Alexander & Baldwin's (ALEX) CEO Stan Kuriyama on Q2 2014 Results - Earnings Call Transcript

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Alexander & Baldwin (NYSE:ALEX)

Q2 2014 Results Earnings Conference Call

August 7, 2014, 5:00 p.m. ET


Suzy Hollinger - Director of Investor Relations

Stan Kuriyama - Chairman and Chief Executive Officer

Chris Benjamin - President and Chief Operating Officer

George Morvis - Vice President, Corporate Development

Paul Ito - Chief Financial Officer

David Haverly - Senior Vice President of Leasing, A&B Property


Ian Zaffino - Oppenheimer

Sheila McGrath - Evercore

Wilkes Graham - Compass Point

Young Ku - Wells Fargo

Steve O’Hara - Sidoti


Good day, ladies and gentlemen, and welcome to the second quarter 2014 Alexander & Baldwin earnings conference call. [Operator instructions.] I would now like to turn the conference over to your host for today, Ms. Suzy Hollinger, Director of Investor Relations. Please proceed.

Suzy Hollinger

Aloha, and welcome to Alexander & Baldwin's second quarter 2014 earnings call. On the call with me today are Stan Kuriyama, Chairman and CEO; Chris Benjamin, President and COO; George Morvis, Vice President, Corporate Development; and Paul Ito, CFO. Also with us today is David Haverly, A&B Property's Senior Vice President of Leasing, who will participate in the question-and-answer portion of the call.

Before we commence, please note that statements in this call and presentation that are not historical facts are forward-looking statements within the meaning of the Private Securities Litigation Reform Act of 1995 that involve a number of risks and uncertainties that could cause actual results to differ materially from those contemplated by the relative forward-looking statements.

Factors that could also cause actual results to differ materially from those contemplated in the statements include, without limitation, those described on Pages 19 to 32 of the company's 2013 Form 10-K. These forward-looking statements are not guarantees of future performance, and we do not undertake any obligation to update our forward-looking statements.

Management will be referring to non-GAAP financial measures when discussing results in fourth quarter. In particular, we will be referring to net income opening when discussing leasing segment results and to adjusted EBITDA when discussing Grace Pacific's performance. Included in the appendix of today's presentation slides is a statement regarding our use of these non-GAAP measures and required reconciliation.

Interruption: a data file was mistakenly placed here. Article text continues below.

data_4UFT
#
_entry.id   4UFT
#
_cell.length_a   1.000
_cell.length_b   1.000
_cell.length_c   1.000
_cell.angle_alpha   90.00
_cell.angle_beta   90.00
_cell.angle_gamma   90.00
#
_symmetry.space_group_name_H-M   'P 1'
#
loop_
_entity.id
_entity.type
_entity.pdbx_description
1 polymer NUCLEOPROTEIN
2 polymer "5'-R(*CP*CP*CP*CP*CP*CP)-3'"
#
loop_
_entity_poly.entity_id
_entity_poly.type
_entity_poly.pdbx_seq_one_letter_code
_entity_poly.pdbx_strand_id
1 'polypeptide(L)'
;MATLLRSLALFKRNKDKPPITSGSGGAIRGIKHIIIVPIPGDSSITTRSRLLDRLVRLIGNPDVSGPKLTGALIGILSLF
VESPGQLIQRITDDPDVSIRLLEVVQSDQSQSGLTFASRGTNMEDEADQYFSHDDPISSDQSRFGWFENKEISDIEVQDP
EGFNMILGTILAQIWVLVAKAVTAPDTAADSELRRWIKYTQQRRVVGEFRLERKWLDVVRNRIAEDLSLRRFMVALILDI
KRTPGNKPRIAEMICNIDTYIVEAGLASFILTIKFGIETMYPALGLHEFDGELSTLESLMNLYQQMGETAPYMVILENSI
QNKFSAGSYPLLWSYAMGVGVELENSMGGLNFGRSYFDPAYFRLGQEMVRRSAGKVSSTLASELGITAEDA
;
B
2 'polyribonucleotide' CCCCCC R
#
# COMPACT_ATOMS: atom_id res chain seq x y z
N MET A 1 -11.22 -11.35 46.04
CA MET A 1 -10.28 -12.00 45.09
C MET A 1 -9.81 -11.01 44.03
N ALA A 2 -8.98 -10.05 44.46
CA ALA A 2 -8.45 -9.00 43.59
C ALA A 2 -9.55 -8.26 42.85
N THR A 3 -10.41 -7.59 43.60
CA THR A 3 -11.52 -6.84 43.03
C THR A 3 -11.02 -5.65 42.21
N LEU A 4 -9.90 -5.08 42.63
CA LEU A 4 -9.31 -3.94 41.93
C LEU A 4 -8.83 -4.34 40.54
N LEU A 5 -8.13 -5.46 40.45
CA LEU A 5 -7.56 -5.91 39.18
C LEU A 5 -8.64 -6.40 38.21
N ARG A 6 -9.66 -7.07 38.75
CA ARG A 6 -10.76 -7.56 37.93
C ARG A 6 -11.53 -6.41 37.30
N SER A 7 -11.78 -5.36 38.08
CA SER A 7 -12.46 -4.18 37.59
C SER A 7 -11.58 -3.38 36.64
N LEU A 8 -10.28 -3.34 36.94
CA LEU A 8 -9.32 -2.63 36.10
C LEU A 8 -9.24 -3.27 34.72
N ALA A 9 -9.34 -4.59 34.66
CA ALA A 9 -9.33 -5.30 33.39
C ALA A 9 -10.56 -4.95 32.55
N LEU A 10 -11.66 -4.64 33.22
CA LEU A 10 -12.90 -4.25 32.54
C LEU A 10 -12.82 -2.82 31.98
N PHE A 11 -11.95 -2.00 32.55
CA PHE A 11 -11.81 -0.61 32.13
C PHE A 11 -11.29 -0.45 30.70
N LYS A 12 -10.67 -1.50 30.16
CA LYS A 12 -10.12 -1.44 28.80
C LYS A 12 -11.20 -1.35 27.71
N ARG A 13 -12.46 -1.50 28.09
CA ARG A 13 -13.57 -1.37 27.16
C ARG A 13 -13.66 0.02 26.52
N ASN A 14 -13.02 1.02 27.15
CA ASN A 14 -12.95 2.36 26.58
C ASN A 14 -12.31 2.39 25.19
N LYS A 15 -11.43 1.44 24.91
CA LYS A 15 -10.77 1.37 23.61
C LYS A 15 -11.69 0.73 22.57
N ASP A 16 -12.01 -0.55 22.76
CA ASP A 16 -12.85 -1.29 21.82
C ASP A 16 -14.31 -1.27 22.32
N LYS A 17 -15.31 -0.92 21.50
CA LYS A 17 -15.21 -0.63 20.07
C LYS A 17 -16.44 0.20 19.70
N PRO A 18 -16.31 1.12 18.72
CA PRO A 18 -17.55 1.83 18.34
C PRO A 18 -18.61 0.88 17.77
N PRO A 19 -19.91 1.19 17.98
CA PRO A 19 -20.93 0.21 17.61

Slides from this presentation are available for download at our website, Slide 3 provides an agenda for today's presentation, after which we will take your questions.

We'll start with Stan, who will comment on results and review the highlights.

Stan Kuriyama

Thank you, everyone, for joining us this afternoon. As noted in our release, the company earned $0.19 a share in the second quarter. Improved performance from our two real estate segments and the addition of $8 million of operating profit from Grace Pacific drove these results and offset the $8 million year over year decline in agribusiness earnings.

Several Maui parcel sales and three Kahala Avenue lot sales helped our development and sales segment generate operating profit for the second quarter of $8 million. Leasing posted $12 million of operating profit, a 13% compared to the second quarter of 2013, and also generated $20 million of NOI, a 20% increase over last year.

These improvements were due to the expansion of the portfolio through the acquisition of Hawaii retail assets in 2013, as well as improved performance from our mainland office properties.

Turning to recent highlights, we sold 19 units at our Kukui'ula project so far this year. We’re pleased with not only the increase in sales activity, but also at the pricing we’ve been able to achieve. Chris will provide you with more details in a few minutes.

On Maui, we closed five noncore parcel sales in the second quarter, totaling 131 acres at an average price of $34,500 an acre, and we closed one residential lot sale at $1.6 million. In July, we closed the sale of a 6.4 acre bulk parcel at the Wailea resort for $10.6 million, or $38 a square foot.

And just this week, we received final zoning approval for a 600-unit residential project in South Maui. Grace Pacific also performed well in the second quarter, generating $11.4 million of EBITDA. Grace’s backlog was about $250 million at the end of June, 15% higher than last June.

In addition, the city and county of Honolulu recently increased its annual road-paving budget by 10% to $132 million for the 2014/2015 fiscal year. George will be reporting on Grace’s performance later in the call.

And finally, in July we invested $24 million in a 12-megawatt solar facility being developed by the Kauai Island Utility Co-op. This will be the largest solar facility in Hawaii when it’s placed in service this month, and complements our very successful 6-megawatt solar facility that we completed on Kauai in December 2012, which is currently the largest facility in the state. Paul Ito will be describing the tax and book implications of this investment.

Our agribusiness segment posted a small profit for the quarter, but this is not indicative of the segment’s underlying performance. As described later in the call, we are still projecting a full year loss in ag consistent with our prior guidance.